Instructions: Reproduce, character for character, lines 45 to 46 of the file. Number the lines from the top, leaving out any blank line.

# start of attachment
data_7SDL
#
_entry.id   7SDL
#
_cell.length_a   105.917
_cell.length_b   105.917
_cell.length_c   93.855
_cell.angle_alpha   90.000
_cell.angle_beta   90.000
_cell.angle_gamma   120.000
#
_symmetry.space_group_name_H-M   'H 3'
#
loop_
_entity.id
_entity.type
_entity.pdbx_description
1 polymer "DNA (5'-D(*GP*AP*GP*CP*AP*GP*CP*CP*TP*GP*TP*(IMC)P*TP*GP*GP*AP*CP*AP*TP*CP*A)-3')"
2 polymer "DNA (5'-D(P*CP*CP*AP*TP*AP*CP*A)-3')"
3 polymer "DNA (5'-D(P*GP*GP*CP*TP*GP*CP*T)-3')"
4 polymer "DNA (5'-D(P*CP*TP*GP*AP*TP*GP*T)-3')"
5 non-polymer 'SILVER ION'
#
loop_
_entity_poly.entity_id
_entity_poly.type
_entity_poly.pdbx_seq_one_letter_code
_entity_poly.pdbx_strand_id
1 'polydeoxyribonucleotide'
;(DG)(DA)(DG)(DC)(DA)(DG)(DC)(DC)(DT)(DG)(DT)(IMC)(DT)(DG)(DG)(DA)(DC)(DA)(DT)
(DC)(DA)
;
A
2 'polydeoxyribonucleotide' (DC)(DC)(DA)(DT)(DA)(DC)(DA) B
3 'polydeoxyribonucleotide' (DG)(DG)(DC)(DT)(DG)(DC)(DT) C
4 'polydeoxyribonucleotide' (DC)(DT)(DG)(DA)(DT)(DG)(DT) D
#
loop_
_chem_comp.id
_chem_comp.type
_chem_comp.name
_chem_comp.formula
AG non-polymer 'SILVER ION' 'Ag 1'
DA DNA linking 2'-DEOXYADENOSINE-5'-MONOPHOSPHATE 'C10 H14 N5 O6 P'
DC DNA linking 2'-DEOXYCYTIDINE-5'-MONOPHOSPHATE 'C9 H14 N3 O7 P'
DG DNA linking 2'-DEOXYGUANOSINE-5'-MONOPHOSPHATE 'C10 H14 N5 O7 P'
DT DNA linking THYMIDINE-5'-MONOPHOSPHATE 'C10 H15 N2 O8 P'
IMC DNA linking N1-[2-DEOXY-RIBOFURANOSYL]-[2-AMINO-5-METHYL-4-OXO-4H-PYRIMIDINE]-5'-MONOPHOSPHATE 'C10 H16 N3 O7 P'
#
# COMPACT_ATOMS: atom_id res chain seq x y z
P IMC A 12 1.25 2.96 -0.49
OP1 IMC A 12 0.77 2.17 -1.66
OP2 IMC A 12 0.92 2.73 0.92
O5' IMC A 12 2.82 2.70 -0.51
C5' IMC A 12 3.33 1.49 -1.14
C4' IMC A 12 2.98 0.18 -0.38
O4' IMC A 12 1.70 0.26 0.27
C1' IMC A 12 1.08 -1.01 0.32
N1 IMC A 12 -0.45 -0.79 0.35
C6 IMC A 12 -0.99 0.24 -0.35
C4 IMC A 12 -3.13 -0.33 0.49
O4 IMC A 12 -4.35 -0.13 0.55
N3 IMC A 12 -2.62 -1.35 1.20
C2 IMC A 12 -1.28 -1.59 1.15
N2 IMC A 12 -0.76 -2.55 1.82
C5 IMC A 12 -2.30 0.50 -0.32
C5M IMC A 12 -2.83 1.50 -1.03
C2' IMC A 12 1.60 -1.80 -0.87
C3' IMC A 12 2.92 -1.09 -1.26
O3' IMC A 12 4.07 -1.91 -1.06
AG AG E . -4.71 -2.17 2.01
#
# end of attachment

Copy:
DC DNA linking 2'-DEOXYCYTIDINE-5'-MONOPHOSPHATE 'C9 H14 N3 O7 P'
DG DNA linking 2'-DEOXYGUANOSINE-5'-MONOPHOSPHATE 'C10 H14 N5 O7 P'